These are published chapters from my book The real Internet of Things, published on January 1st, 2017.
There currently isn’t a good way to maintain real-time information about objects in the world.
The way it’s currently done is indirect in a way that will seem primitive once we leave it behind. If you want information about a human, for example, you can’t contact the human directly. Instead you need to contact assorted third-party collections of information about them, and basically cobble together a best-case view.
Where is that data located? Hard to say—could be lots of places. What format is it in? Many options available there too. When was it last updated? That varies. How accurate is the information? Well, that’ll require research to determine.
The eventual and forthcoming solution is to have information about objects emanate from the objects themselves. The centerpiece of evolved information architecture will be to have objects serve (or appear to serve) as their own sources of truth, with what I call a daemon (DAY-mun) serving as the interface.
All objects will have these daemons. Cars, houses, buildings, cities, businesses, etc. Objects will conceptually emanate their daemons from their physical locations, like a broadcast. Sometimes this will be associated with actual local and physical signals, but will usually be handled through precise online geolocation.
People will interact with objects through their daemons, which will be fully functioning interfaces that allow you to push and pull information as well as modify configurations and execute commands. In traditional computer terms, objects will have universally understood—and functionally comprehensive—APIs.
Daemons will first come to large objects, but will be useful for increasingly smaller, more granular, and more conceptual objects over time. Park benches, trees, sofas, clothing, etc. Physical objects will be obvious enough, but the subsequent step will be to add daemons to conceptual and virtual objects as well, such as businesses, contracts, applications, operating systems, relationships, etc.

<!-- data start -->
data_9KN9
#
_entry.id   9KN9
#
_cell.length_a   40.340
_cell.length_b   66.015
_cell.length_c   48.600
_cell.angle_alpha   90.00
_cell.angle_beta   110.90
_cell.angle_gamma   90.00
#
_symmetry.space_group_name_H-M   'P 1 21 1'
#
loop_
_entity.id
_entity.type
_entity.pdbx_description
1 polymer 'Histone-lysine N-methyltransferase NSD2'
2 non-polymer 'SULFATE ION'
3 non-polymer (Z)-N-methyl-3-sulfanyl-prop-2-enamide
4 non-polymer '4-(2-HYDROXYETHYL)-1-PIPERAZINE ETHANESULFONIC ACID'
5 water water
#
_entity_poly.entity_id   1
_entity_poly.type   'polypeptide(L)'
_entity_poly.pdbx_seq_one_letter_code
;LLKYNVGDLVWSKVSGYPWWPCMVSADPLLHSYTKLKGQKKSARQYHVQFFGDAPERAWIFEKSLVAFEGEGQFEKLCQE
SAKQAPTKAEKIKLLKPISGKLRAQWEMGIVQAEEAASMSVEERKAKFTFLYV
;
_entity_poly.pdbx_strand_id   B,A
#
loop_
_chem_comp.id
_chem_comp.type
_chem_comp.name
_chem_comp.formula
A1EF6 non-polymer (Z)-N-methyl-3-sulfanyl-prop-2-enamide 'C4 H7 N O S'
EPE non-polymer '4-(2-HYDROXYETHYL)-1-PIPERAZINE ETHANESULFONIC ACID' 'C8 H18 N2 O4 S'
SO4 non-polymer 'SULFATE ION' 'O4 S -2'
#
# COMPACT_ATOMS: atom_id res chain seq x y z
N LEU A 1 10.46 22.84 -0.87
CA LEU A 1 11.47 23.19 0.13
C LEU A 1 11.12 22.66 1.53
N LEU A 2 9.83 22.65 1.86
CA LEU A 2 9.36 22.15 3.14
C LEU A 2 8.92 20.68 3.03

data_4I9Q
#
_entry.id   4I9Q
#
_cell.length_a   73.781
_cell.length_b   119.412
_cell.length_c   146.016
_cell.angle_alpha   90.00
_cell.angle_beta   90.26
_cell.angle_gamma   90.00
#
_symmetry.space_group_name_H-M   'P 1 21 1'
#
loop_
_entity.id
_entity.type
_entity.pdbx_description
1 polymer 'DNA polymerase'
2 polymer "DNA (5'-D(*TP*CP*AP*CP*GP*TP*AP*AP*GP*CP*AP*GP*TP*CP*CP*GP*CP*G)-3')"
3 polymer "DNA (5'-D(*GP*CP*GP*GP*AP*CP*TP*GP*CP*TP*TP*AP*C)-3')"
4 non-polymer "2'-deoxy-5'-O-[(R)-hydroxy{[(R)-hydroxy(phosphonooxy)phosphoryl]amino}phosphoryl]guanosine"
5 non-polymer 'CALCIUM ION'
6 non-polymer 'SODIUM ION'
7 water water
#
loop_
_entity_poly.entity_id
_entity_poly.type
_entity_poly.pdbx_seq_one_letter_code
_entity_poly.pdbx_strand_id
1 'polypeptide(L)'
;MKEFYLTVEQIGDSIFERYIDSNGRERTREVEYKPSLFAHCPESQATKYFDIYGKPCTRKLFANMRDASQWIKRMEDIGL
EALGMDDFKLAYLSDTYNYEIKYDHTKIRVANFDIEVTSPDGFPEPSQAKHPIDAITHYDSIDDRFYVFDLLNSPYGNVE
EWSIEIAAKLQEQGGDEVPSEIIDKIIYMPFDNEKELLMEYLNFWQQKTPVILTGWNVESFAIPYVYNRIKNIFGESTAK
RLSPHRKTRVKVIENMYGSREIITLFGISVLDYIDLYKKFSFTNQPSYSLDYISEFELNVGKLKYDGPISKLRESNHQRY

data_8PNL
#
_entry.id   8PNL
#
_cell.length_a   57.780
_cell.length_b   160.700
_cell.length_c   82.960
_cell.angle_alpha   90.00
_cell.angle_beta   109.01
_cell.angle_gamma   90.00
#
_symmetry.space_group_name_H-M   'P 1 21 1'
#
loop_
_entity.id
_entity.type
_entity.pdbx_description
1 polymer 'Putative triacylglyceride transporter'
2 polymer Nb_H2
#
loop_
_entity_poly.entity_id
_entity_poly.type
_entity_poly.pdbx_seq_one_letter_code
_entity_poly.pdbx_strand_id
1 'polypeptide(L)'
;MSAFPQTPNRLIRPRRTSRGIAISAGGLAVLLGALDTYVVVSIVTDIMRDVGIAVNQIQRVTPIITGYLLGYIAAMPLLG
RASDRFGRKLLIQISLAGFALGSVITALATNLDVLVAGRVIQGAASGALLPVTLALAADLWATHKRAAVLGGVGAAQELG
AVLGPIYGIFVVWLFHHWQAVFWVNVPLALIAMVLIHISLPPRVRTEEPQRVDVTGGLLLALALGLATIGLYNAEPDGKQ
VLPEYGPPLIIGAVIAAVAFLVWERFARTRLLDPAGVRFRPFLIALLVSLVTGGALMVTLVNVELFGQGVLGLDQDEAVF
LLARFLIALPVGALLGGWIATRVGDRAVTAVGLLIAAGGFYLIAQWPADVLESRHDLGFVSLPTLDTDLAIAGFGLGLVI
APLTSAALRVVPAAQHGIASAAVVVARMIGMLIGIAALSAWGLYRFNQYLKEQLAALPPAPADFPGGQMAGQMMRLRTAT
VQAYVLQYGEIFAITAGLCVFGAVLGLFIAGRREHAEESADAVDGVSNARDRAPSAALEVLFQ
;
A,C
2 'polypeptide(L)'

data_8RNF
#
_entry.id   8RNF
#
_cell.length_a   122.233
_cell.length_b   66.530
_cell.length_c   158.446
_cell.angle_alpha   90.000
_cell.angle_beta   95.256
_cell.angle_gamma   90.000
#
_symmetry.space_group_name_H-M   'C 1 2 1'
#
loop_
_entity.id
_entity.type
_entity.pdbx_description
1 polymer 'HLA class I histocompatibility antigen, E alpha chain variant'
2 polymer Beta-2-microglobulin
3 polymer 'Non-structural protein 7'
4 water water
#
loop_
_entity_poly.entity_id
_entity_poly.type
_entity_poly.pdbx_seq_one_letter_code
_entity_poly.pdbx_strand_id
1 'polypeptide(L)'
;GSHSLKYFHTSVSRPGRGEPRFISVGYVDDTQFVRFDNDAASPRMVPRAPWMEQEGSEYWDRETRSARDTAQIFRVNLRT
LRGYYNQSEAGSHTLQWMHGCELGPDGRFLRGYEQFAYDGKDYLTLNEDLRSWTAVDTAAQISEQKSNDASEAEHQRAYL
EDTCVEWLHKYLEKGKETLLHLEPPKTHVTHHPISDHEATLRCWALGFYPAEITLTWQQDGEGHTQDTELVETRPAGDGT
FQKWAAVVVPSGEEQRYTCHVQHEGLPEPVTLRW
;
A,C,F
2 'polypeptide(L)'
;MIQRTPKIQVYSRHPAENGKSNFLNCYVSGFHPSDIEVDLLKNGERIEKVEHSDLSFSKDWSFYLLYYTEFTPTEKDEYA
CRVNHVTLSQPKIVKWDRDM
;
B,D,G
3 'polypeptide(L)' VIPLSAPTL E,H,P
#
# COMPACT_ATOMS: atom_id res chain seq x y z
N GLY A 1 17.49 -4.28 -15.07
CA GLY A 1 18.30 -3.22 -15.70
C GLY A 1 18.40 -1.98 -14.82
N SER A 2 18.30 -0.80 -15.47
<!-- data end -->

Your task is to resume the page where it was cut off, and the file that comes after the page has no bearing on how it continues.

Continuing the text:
The remarkable thing about these daemons is that the technology that will be used to build them is already quite common and available. These are technologies such as TCP/IP, IPv6, HTTPs, and RESTful services. Daemons will be very much like web services technology, which millions of developers already know how to use.
So this is the first building block: every object has a daemon—An API to the world that all other objects understand. Any computer, system, or even a human with appropriate access, can look at any other object’s daemon and know precisely how to interact with it, what its status is, and what it’s capable of.
Most importantly, humans themselves will also have daemons, and we’ll be moving through a world full of other daemons. Human daemons will hold all information about a person, compartmentalized based on type, sensitivity, access restrictions, etc., and that data will be used to send hyper-personalized requests to the daemons around us.
Walking a city block could bring us in contact with hundreds or thousands of them. Every business. Every car. Every person. The street lights, the city cameras, the park benches, the restaurants, the businesses, and the buildings.
Everything will have information and configuration options available, requests we can make, commands we can issue, and it will all be available through standardized protocols and schemas that the whole world speaks fluently.
- The future of information architecture is for objects to become authoritative for their own data.
- Every object in the world will have a daemon that presents itself in a common, transparent, and universally accessible way.
- Daemons will be fully interactive, with the ability to learn about the object as well as interact with and/or control it.
- The protocols for building and using the daemons will be standard across the world.